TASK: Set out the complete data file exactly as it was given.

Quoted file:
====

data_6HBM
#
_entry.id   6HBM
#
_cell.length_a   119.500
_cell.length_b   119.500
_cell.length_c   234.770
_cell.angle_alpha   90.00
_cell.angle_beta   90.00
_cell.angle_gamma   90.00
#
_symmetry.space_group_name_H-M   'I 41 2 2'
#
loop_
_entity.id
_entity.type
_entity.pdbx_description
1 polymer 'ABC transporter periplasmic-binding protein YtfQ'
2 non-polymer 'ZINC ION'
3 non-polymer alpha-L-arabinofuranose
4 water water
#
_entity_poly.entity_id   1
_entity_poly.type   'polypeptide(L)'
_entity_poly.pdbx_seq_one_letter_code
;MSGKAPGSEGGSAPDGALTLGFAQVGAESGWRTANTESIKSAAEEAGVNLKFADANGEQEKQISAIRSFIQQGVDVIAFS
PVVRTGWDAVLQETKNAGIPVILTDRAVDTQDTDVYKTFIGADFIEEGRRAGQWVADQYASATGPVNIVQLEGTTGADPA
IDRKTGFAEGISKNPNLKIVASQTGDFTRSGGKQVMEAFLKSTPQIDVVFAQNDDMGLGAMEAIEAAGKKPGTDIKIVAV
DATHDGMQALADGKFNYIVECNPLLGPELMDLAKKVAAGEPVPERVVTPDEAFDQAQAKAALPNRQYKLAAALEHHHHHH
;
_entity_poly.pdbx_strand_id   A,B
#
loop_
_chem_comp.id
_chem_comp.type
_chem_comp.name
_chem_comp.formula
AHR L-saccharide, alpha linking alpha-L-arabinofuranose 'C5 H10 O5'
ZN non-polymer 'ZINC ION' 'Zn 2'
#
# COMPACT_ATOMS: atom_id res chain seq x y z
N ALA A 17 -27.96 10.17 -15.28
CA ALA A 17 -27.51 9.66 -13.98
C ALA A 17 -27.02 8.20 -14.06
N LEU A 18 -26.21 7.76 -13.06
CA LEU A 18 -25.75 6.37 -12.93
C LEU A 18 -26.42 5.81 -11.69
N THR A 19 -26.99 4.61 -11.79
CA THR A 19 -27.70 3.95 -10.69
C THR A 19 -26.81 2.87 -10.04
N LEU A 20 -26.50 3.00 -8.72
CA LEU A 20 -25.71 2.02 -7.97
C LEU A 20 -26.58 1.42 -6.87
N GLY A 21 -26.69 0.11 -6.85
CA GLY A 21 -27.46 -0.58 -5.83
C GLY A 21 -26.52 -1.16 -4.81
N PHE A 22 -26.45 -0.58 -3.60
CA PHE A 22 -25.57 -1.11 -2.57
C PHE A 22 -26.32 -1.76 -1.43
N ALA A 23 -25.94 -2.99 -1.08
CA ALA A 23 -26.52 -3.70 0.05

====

data_6HBM
#
_entry.id   6HBM
#
_cell.length_a   119.500
_cell.length_b   119.500
_cell.length_c   234.770
_cell.angle_alpha   90.00
_cell.angle_beta   90.00
_cell.angle_gamma   90.00
#
_symmetry.space_group_name_H-M   'I 41 2 2'
#
loop_
_entity.id
_entity.type
_entity.pdbx_description
1 polymer 'ABC transporter periplasmic-binding protein YtfQ'
2 non-polymer 'ZINC ION'
3 non-polymer alpha-L-arabinofuranose
4 water water
#
_entity_poly.entity_id   1
_entity_poly.type   'polypeptide(L)'
_entity_poly.pdbx_seq_one_letter_code
;MSGKAPGSEGGSAPDGALTLGFAQVGAESGWRTANTESIKSAAEEAGVNLKFADANGEQEKQISAIRSFIQQGVDVIAFS
PVVRTGWDAVLQETKNAGIPVILTDRAVDTQDTDVYKTFIGADFIEEGRRAGQWVADQYASATGPVNIVQLEGTTGADPA
IDRKTGFAEGISKNPNLKIVASQTGDFTRSGGKQVMEAFLKSTPQIDVVFAQNDDMGLGAMEAIEAAGKKPGTDIKIVAV
DATHDGMQALADGKFNYIVECNPLLGPELMDLAKKVAAGEPVPERVVTPDEAFDQAQAKAALPNRQYKLAAALEHHHHHH
;
_entity_poly.pdbx_strand_id   A,B
#
loop_
_chem_comp.id
_chem_comp.type
_chem_comp.name
_chem_comp.formula
AHR L-saccharide, alpha linking alpha-L-arabinofuranose 'C5 H10 O5'
ZN non-polymer 'ZINC ION' 'Zn 2'
#
# COMPACT_ATOMS: atom_id res chain seq x y z
N ALA A 17 -27.96 10.17 -15.28
CA ALA A 17 -27.51 9.66 -13.98
C ALA A 17 -27.02 8.20 -14.06
N LEU A 18 -26.21 7.76 -13.06
CA LEU A 18 -25.75 6.37 -12.93
C LEU A 18 -26.42 5.81 -11.69
N THR A 19 -26.99 4.61 -11.79
CA THR A 19 -27.70 3.95 -10.69
C THR A 19 -26.81 2.87 -10.04
N LEU A 20 -26.50 3.00 -8.72
CA LEU A 20 -25.71 2.02 -7.97
C LEU A 20 -26.58 1.42 -6.87
N GLY A 21 -26.69 0.11 -6.85
CA GLY A 21 -27.46 -0.58 -5.83
C GLY A 21 -26.52 -1.16 -4.81
N PHE A 22 -26.45 -0.58 -3.60
CA PHE A 22 -25.57 -1.11 -2.57
C PHE A 22 -26.32 -1.76 -1.43
N ALA A 23 -25.94 -2.99 -1.08
CA ALA A 23 -26.52 -3.70 0.05